I've been able to get my 2D renderer to display transparent cutout textures by testing the alpha of a fragment and discarding if it is less than 1 (or any fraction really). The problem is I want to support using translucent textures.

The current way I sort my sprites is by what texture they use, so that I can minimize texture changes. The only way I can think of getting this to work properly is by scrapping that and only sorting by z-order. But I don't want to throw away the optimization I already did. Is there any way to do both?

Does only rendering in 2D simplify the problem at all?

I was hoping to support translucent sprites, but my font renderer makes translucent font textures, so I can't just only use cutouts.

EDIT: After doing some research, it seems there really is no easy way to do this. (depth peeling for a 2D renderer seems a little overkill) I'm going to compromise by having my renderer hold 2 different sets of sprites, cutouts and translucent. I can draw the cutouts first in whatever order I want, making full use of texture atlases. The translucent textures, however, will need to be in z-order, ignoring atlases.

If anyone can tell me a better way, I'm all ears.

  • \$\begingroup\$ Why can't you just change it so that you throw away fragments that are equal to zero? \$\endgroup\$
    – Mokosha
    Commented Mar 17, 2013 at 8:21
  • \$\begingroup\$ That is what a cut-out is. I'm trying to support translucent sprites. \$\endgroup\$
    – kfan
    Commented Mar 17, 2013 at 8:29
  • \$\begingroup\$ That would work assuming I am drawing back to front. But with my sprites sorted by what texture they use, I can't assume that. \$\endgroup\$
    – kfan
    Commented Mar 17, 2013 at 8:40

1 Answer 1


A solution to this problem is presented in 3D Graphics with XNA Game Studio 4.0 (The XNA and directX-ness of the book is not relevant to the solution.) Although the method is technically imperfect and presented as a solution for billboarding, it works when disabling the depth buffer and z-sorting is a not viable method.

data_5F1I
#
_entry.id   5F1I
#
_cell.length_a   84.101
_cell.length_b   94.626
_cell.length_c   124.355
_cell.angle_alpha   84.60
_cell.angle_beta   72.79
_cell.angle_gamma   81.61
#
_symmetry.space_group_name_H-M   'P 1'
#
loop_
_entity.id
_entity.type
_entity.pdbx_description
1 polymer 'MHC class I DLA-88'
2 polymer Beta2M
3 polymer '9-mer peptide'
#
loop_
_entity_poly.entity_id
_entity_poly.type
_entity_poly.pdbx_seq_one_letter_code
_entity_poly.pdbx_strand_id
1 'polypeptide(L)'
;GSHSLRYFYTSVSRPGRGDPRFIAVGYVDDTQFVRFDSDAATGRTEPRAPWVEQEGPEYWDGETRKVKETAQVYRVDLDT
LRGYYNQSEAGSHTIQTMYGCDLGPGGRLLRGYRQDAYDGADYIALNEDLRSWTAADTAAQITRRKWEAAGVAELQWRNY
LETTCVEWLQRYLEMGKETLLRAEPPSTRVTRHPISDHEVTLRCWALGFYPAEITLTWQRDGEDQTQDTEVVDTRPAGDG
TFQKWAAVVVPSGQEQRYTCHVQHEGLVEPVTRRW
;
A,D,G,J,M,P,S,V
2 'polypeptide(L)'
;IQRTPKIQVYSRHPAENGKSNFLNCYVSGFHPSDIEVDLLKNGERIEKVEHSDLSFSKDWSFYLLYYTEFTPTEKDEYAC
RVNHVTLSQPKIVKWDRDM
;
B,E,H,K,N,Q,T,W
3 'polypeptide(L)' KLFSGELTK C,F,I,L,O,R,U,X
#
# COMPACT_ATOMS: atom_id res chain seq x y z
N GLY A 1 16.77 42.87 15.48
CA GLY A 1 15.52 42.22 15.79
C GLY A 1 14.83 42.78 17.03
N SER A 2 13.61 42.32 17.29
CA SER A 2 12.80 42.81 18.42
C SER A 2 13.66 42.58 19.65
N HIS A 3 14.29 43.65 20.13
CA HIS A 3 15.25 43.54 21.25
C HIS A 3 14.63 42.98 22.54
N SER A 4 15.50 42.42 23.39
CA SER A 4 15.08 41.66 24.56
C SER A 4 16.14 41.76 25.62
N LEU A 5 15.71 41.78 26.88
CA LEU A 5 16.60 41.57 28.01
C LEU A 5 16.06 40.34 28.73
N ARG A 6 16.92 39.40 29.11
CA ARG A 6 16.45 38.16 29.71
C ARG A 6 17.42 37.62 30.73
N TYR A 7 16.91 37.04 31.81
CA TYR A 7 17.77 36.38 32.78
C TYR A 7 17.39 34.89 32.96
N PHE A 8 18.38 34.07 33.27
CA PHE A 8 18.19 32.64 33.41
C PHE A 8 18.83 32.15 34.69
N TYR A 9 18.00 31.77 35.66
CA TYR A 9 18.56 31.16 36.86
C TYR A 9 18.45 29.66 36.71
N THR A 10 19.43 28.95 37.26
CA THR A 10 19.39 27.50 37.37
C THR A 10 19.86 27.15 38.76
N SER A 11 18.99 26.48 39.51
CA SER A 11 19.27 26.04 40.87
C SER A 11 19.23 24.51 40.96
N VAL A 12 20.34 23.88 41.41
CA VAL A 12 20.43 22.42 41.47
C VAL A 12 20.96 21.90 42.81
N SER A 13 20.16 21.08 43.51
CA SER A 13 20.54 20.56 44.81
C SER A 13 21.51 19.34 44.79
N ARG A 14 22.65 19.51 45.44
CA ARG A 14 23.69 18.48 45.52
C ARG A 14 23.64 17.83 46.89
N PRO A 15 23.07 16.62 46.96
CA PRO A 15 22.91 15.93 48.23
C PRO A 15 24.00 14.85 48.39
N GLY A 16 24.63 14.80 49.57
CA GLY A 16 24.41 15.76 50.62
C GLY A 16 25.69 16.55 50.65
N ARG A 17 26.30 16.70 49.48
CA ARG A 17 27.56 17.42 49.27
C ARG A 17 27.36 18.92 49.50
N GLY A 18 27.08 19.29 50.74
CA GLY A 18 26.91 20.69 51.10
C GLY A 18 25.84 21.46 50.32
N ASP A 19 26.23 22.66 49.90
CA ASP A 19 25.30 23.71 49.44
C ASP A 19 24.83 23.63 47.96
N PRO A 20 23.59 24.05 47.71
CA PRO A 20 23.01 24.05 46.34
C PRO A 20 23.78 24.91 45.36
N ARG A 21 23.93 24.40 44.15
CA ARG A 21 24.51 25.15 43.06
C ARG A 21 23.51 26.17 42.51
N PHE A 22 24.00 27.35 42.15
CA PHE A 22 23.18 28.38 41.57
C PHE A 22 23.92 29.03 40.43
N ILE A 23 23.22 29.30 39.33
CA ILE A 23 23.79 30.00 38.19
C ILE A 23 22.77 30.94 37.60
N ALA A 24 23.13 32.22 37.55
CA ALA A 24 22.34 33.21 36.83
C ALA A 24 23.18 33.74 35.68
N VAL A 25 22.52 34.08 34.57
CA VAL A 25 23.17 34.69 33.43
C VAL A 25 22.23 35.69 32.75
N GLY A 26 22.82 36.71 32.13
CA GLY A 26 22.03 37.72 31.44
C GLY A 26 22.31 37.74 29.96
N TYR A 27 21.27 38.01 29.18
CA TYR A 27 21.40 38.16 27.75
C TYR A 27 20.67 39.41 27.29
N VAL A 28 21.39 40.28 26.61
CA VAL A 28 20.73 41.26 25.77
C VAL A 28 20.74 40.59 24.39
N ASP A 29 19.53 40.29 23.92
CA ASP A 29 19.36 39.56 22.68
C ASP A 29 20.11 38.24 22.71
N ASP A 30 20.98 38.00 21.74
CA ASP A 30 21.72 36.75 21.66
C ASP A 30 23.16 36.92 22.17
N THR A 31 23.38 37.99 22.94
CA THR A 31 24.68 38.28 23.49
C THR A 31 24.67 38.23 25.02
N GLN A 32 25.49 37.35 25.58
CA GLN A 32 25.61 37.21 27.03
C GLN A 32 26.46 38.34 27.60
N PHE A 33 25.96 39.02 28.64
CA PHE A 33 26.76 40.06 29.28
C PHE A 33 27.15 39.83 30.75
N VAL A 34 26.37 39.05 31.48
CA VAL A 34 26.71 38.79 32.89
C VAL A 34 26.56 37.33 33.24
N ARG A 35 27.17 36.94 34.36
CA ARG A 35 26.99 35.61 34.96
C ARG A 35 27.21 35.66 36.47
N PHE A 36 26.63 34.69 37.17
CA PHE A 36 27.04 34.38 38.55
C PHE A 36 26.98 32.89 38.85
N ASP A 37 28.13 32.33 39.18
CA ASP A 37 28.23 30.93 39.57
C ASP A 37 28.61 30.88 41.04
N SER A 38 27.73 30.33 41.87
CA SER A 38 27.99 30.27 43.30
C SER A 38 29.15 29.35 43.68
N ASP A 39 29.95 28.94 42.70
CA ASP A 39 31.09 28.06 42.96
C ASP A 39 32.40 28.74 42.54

The problem is described as requiring the depth buffer in order to avoid textures overlapping wrongly, but not wanting obscured polygons to be covered up by transparency:

the problem with transparent billboards

The solution is to draw all these sprites twice, using distinct shaders settings for each pass.

  1. With depth buffer, draw only the opaque portions of the texture. Opaque can be defined by some arbitrary cutoff alpha, such as 0.5; Other pixels are not drawn.
  2. Disable the depth buffer, and draw only the pixels below the cutoff.

In the first pass, the "solid" pixels will be drawn only when they are not obscured by another texture of higher depth. In the second, the translucent pixels will be drawn everywhere and blend together.

enter image description here

The imperfect part of this solution is that it is possible for mid-high alpha pixels to incorrectly obscure mid-low alpha pixels. This effect only happens when the sprites are drawn out of z-order, and only for pixels that are already alpha-blending. So the effect is minimal, and it should be possible to mitigate it by tweaking the alpha cutoff value.


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